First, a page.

(Keeneland Race Course, when fans were allowed to attend / Photos by Holly M. Smith)

For the longest time this Fall, we have all been waiting and wishing.

Waiting and wishing that this darn COVID-19 would subside, or just plain go away.

Waiting and wishing that our medical experts could find a vaccine or just agree on some way and some protocols that would some how allow us all to go back into public.

Waiting and wishing that Kentucky’s racetracks could do what college football is already doing, at the very least. Just a block from Churchill Downs, the University of Louisville has been allowing fans attend their football games. This Saturday, the University of Kentucky will do the very same thing. If they could do it, surely to goodness we could at Kentucky’s racetracks. Right?

Keep on wishing.

Keep on waiting.

Waiting and wishing that we all could go back to watching our horses run around the racetrack in person;

Waiting and wishing that we all could return to Keeneland’s most beautiful hillside and watch the Fall’s colors turn rustic and our pari-mutuel tickets turn to ash;

Waiting and wishing that we could drink a cold beverage and stand by the rail and watch the greatest and most glorious sport unfold. Right before our very eyes. Again.

Ellis Park figured out a way to do it this summer. Thank goodness for Ellis Park.

Indiana Grand has figured out a way to do it this summer, too. Thank goodness for Indiana Grand.

Churchill Downs tried. Made proposal after proposal after proposal to Gov. Andy Beshear to allow fans for this year’s remodeled Kentucky Derby. The Governor — who stayed at home, too, and did a home video presentation for the winners — rejected every one of them. Thank goodness for Churchill Downs, which is making plans to have fans in their seats for the upcoming November race meeting. Can’t get here fast enough, mind you.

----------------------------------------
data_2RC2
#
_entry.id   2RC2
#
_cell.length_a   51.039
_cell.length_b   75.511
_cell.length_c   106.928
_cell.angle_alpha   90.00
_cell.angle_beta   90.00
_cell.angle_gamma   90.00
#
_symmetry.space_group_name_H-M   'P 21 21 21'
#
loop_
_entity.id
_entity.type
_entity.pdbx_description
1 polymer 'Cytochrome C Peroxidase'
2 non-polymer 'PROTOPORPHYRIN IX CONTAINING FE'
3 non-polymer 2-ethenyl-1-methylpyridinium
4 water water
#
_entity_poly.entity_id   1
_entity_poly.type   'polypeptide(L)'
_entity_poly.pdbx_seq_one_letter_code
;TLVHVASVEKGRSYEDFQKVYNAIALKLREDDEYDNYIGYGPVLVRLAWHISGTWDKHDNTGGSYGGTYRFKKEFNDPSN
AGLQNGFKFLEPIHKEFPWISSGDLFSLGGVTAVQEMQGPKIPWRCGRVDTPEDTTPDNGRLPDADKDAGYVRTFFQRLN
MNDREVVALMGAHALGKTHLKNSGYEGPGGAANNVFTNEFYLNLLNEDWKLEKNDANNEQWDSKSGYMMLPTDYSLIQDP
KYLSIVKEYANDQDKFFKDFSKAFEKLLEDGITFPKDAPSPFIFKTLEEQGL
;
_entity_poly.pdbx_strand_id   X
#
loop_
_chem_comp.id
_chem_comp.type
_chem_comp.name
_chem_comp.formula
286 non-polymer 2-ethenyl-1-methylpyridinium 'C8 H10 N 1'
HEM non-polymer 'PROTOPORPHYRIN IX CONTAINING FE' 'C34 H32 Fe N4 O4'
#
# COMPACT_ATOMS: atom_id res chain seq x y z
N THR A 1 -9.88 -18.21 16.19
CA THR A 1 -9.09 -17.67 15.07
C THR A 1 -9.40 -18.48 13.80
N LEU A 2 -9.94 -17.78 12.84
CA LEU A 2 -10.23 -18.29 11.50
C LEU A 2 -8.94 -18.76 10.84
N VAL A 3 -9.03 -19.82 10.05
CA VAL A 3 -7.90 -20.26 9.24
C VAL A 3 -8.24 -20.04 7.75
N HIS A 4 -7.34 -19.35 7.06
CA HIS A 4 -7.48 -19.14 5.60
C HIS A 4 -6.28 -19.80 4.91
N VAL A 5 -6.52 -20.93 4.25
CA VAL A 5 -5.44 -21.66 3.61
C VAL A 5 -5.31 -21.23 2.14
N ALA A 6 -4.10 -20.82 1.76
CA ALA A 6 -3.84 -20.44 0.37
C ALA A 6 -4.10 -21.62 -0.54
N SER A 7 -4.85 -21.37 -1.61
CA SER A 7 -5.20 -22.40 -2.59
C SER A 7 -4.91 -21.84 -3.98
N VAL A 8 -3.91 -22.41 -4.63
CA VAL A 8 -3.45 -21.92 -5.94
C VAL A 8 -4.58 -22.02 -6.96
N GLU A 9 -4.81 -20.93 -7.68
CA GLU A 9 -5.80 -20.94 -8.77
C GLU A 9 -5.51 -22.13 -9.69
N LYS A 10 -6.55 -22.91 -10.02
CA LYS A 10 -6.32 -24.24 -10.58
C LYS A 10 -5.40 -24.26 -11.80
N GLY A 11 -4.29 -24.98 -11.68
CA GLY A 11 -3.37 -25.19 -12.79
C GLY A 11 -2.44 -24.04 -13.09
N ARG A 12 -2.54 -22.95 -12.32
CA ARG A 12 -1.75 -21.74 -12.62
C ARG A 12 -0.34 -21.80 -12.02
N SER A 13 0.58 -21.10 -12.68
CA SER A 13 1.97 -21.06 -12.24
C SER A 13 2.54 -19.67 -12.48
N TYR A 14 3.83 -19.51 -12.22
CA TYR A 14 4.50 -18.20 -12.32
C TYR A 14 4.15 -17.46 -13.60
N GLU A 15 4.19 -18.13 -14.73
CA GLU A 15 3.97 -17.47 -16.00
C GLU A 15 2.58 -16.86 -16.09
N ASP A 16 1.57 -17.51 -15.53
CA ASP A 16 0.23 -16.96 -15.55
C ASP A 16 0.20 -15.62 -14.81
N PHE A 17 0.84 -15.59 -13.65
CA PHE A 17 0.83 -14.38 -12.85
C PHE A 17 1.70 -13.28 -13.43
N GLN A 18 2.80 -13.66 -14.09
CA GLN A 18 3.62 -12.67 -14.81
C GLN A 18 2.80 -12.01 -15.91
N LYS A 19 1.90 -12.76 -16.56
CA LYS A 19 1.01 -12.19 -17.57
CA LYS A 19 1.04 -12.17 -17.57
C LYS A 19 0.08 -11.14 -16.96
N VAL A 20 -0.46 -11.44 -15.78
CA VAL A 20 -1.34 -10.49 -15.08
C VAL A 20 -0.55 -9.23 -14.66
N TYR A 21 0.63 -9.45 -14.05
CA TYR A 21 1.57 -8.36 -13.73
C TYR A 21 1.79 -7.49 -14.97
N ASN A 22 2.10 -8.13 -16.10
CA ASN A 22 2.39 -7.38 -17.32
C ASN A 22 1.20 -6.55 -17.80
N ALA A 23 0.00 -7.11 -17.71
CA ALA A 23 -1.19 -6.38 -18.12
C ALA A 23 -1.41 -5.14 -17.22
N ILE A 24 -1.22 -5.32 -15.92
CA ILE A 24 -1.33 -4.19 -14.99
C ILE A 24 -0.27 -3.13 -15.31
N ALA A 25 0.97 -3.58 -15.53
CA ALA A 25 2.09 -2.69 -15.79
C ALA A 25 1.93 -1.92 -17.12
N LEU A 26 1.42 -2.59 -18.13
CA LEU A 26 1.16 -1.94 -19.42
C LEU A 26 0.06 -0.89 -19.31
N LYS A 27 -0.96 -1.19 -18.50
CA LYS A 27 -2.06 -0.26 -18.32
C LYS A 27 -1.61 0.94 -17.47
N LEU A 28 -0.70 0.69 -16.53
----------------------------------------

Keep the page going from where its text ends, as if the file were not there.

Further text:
But for the rest of the Kentucky racetracks?

Keep wishing.

Keep waiting.

Waiting and wishing for Kentucky Downs to reopen and allow us to sit on the grass and watch the horses run.

That didn’t happen.

Waiting and wishing for Keeneland to do exactly what it did just a week or so ago — when it found a way to allow hundreds of visitors onto the majestic grounds and amble from barn to barn; consignor to consignor and inspect horse after horse at the annual Keeneland September Yearling Sales.

Now, that did happen. Was there. Saw it. Participated in it. Loved it.

Surely, the track could do the same thing for this great Fall race meeting.

Surely, the track could find the will and the way to open a few doors; allow a few us a peek inside; welcome us back home. Especially considering the history of this grand racing institution — which was built by horse people for horse people.


That, my friends, is not going to happen. Again.

Keep wishing.

Keep waiting.



Don’t let your mind run as fast as those horses.

It is not going to happen for the masses.

And, it sure ain’t going to happen for me. Not after this.


If you are rich and lucky enough to be a member of the prestigious Keeneland Club and able to wander around the plush Clubhouse accommodations built for a King or a Queen Elizabeth II?

If you have the right last name and the cash to prove it?

If you are one of the chosen few, and ordained good enough, rich enough, powerful enough, or have the potential to buy enough at the horse sales?

This truly could be your lucky day.

Step right up.

Come on in.

Just like the late, great George Jones would sing about. You can get the Grand Tour.

According to multiple sources, Keeneland has miraculously found one collection of rooms on the grounds that is completely ridden of COVID-19 and virus-proof. And, if you have the right decoder ring, you can go to the races. Today. Tomorrow. For the Fall Race Meet.

It’s not the Equestrian Room, mind you. That one is located on the bottom floor and open to the public. Ugh.

It’s not the Bluegrass Room, either. That one is located upstairs and open to some members of the general populace. Ugh.

It just so happens to be the Clubhouse.